Wednesday, September 30, 2009

Messages Matter

The usual numbnuts are misreading the results of this poll on public opinion about health care reform.

Cassandra at Delaware Liberal claims the results are "pretty good actually." If "our poll numbers aren't plummeting" means "pretty good actually," then maybe she has a point. But as the spin guys at DL usually do, she doesn't bother reading beyond the chart.

Fifty-seven percent of Americans now believe that tackling health care reform is more important than ever -- up from 53 percent in August. The proportion of Americans who think their families would be better off if health reform passes is up six percentage points (42% versus 36% in August), and the percentage who think that the country would be better off is up eight points (to 53% from 45% in August).

That does sound pretty good, doesn't it? Unfortunately, those "pretty good" results all depend on the questions asked. Most people say they are satisfied with their plans. And they also say that health care costs too much. And they say they like their doctors. And they say they want everything available to everyone. And, and, and.

You get the picture.

When either side simply quotes some poll with favorable results, it's designed to simply satisfy themselves.

Let's go back to that Kaiser poll that Cassandra was happy about. She quotes this section of it to show how bad things are for those opposed to Obamacare:
Republicans and political independents became markedly more pessimistic about health reform in August, but those viewpoints softened in September. While 49 percent of Republicans say their family would be worse off if health reform passes, this is down from 61 percent in August. The percentage of independents saying they would be worse off fell from 36 percent in August to 26 percent this month. [...]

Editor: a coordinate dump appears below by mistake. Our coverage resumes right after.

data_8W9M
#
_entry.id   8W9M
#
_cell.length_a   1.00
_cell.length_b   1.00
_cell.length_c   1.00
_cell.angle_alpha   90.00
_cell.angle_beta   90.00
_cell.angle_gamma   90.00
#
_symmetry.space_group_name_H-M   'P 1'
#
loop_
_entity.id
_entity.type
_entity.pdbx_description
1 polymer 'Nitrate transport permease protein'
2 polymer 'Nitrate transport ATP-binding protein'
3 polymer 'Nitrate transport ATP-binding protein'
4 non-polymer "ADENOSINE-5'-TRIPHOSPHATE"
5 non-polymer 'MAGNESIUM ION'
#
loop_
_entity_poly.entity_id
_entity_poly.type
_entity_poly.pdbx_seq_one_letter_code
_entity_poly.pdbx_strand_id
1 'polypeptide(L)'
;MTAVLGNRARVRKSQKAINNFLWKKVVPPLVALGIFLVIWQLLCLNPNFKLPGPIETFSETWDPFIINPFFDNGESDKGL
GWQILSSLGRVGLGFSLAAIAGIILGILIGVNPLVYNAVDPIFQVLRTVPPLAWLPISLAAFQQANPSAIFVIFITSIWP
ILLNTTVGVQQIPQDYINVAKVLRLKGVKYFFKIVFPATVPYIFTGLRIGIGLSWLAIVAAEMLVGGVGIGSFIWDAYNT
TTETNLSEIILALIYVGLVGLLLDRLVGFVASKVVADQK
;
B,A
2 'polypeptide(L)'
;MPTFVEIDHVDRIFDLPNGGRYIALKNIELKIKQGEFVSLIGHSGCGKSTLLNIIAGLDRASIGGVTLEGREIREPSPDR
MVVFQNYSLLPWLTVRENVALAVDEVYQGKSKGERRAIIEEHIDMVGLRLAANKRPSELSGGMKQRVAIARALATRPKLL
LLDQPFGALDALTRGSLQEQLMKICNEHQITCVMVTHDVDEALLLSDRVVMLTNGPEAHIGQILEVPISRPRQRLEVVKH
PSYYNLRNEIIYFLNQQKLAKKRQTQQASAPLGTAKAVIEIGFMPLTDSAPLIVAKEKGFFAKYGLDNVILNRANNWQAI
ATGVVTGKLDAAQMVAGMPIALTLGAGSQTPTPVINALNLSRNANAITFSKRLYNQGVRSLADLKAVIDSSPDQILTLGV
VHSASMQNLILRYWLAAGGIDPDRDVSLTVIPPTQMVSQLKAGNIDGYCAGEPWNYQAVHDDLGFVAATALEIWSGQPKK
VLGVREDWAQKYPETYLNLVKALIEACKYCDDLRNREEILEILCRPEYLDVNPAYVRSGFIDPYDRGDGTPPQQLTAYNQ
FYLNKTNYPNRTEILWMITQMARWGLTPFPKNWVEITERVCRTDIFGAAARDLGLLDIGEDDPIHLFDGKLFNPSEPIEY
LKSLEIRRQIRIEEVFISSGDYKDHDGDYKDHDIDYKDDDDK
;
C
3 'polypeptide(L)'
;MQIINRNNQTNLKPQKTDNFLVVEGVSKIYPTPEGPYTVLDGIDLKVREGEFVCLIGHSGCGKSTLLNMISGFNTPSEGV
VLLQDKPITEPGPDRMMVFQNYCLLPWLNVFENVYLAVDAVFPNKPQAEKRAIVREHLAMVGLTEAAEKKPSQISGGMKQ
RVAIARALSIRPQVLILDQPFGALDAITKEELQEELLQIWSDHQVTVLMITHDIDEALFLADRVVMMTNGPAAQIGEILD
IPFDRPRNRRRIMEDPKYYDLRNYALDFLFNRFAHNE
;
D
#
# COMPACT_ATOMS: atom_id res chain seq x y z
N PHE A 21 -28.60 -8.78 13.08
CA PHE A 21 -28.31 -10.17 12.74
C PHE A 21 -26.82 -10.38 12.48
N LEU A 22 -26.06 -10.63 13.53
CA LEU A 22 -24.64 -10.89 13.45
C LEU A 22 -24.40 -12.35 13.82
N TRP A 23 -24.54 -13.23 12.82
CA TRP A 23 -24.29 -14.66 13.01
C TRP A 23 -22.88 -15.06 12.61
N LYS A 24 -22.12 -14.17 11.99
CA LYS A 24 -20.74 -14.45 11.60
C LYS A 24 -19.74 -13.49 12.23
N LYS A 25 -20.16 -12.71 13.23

Fifty-seven percent of the public — including 56% of independents — say the GOP is opposing reform plans more for political reasons than because they think reform will be bad for the country. [...]

Fifty-seven percent of the public say they would support “having health insurance companies pay a fee based on how much business they have” and 59 percent would support “having health insurance companies pay a tax for offering very expensive policies.” In both cases, Republicans are evenly divided while Democrats and political independents tilt in favor. [...]

Seniors are still less convinced than others that health reform will benefit them, but they too have become less pessimistic since August. The share of seniors who think their family would be better off if reform passes climbed 8 percentage points from August, from 23 percent to 31 percent. Twenty-eight percent thought they would be worse off, and 33 percent said it wouldn’t make a difference. Fifty-five percent of seniors said they were ‘confused.”[...]

Even I would support these ideas in theory, if I was a "stickin' it to the rich" kinda gal. But phrase those questions differently, and you would get different results.
1. Do you think Democrats are playing politics with health care reform by insisting on including a public option (considered a deal-breaker for many) rather than compromising with Republicans and independents to create a bipartisan bill?

2. Do you favor paying higher premiums and copays for your same health insurance plan if Democrats pass new taxes on to insurers?

3. Do you think it's likely that Democrats can cut $500 billion from Medicare and cut fees to doctors and hospitals without reducing the quality of care seniors receive?

My guess is that these questions would get rather different results from the ones Cassandra is hopeful about.

The strangest opinion Cassandra voices in her post is this one:
If anything, this indicates that Democrats do not need to be overly cautious here, and getting something done in November ought to be possible.

Well, no, it doesn't. In the third paragraph of the linked poll results, the Kaiser Foundation states:
Despite the uptick, a substantial share of the public (47%) favors taking longer to work out a bipartisan approach to health reform, compared to 42 percent who would prefer to see Democrats move faster on their own.

Emphasis mine.

The only reason to rush through a health care reform bill is to prevent debate and compromise. Let's be blunt here: the people pushing these "reforms" don't want Americans to voice disagreement with their plans. Elections have consequences, remember?